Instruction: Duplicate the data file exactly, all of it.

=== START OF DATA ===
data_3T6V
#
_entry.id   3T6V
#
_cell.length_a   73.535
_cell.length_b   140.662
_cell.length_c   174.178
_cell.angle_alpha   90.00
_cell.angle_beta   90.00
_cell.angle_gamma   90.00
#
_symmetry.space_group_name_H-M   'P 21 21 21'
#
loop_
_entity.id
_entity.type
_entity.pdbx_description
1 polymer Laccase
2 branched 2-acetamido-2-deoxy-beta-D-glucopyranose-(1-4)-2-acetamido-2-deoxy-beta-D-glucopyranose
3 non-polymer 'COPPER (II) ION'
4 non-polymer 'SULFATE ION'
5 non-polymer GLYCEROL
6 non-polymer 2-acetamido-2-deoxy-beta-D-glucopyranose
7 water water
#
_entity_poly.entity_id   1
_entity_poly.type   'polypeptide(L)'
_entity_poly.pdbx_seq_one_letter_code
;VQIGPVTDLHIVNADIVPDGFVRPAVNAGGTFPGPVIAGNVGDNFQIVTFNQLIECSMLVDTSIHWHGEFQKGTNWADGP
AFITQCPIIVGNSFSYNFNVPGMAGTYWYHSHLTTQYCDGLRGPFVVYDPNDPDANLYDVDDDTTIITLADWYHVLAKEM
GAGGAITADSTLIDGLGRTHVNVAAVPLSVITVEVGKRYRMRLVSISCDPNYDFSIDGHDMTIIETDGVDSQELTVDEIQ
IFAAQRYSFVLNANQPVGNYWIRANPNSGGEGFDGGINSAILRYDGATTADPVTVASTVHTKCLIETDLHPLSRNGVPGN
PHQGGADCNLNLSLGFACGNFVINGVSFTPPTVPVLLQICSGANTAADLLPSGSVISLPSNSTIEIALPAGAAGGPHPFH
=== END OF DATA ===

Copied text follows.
data_3T6V
#
_entry.id   3T6V
#
_cell.length_a   73.535
_cell.length_b   140.662
_cell.length_c   174.178
_cell.angle_alpha   90.00
_cell.angle_beta   90.00
_cell.angle_gamma   90.00
#
_symmetry.space_group_name_H-M   'P 21 21 21'
#
loop_
_entity.id
_entity.type
_entity.pdbx_description
1 polymer Laccase
2 branched 2-acetamido-2-deoxy-beta-D-glucopyranose-(1-4)-2-acetamido-2-deoxy-beta-D-glucopyranose
3 non-polymer 'COPPER (II) ION'
4 non-polymer 'SULFATE ION'
5 non-polymer GLYCEROL
6 non-polymer 2-acetamido-2-deoxy-beta-D-glucopyranose
7 water water
#
_entity_poly.entity_id   1
_entity_poly.type   'polypeptide(L)'
_entity_poly.pdbx_seq_one_letter_code
;VQIGPVTDLHIVNADIVPDGFVRPAVNAGGTFPGPVIAGNVGDNFQIVTFNQLIECSMLVDTSIHWHGEFQKGTNWADGP
AFITQCPIIVGNSFSYNFNVPGMAGTYWYHSHLTTQYCDGLRGPFVVYDPNDPDANLYDVDDDTTIITLADWYHVLAKEM
GAGGAITADSTLIDGLGRTHVNVAAVPLSVITVEVGKRYRMRLVSISCDPNYDFSIDGHDMTIIETDGVDSQELTVDEIQ
IFAAQRYSFVLNANQPVGNYWIRANPNSGGEGFDGGINSAILRYDGATTADPVTVASTVHTKCLIETDLHPLSRNGVPGN
PHQGGADCNLNLSLGFACGNFVINGVSFTPPTVPVLLQICSGANTAADLLPSGSVISLPSNSTIEIALPAGAAGGPHPFH